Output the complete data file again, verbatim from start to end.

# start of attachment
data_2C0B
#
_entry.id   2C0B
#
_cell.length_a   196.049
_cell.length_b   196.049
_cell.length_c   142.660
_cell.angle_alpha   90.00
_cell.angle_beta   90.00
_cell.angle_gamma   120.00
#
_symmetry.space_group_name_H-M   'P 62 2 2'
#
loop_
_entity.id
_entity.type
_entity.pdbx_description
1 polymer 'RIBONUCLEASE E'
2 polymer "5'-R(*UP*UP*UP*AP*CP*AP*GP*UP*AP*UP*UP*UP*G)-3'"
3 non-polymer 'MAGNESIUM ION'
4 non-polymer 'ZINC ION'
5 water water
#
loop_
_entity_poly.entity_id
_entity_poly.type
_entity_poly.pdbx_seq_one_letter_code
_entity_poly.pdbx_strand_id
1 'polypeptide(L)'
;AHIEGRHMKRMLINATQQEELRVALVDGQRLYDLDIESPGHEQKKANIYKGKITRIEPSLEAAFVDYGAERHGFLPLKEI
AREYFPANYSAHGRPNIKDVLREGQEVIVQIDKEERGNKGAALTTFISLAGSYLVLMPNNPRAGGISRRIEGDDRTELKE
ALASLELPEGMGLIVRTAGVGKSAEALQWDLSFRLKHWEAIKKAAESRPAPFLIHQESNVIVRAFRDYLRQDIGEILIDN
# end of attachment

data_2C0B
#
_entry.id   2C0B
#
_cell.length_a   196.049
_cell.length_b   196.049
_cell.length_c   142.660
_cell.angle_alpha   90.00
_cell.angle_beta   90.00
_cell.angle_gamma   120.00
#
_symmetry.space_group_name_H-M   'P 62 2 2'
#
loop_
_entity.id
_entity.type
_entity.pdbx_description
1 polymer 'RIBONUCLEASE E'
2 polymer "5'-R(*UP*UP*UP*AP*CP*AP*GP*UP*AP*UP*UP*UP*G)-3'"
3 non-polymer 'MAGNESIUM ION'
4 non-polymer 'ZINC ION'
5 water water
#
loop_
_entity_poly.entity_id
_entity_poly.type
_entity_poly.pdbx_seq_one_letter_code
_entity_poly.pdbx_strand_id
1 'polypeptide(L)'
;AHIEGRHMKRMLINATQQEELRVALVDGQRLYDLDIESPGHEQKKANIYKGKITRIEPSLEAAFVDYGAERHGFLPLKEI
AREYFPANYSAHGRPNIKDVLREGQEVIVQIDKEERGNKGAALTTFISLAGSYLVLMPNNPRAGGISRRIEGDDRTELKE
ALASLELPEGMGLIVRTAGVGKSAEALQWDLSFRLKHWEAIKKAAESRPAPFLIHQESNVIVRAFRDYLRQDIGEILIDN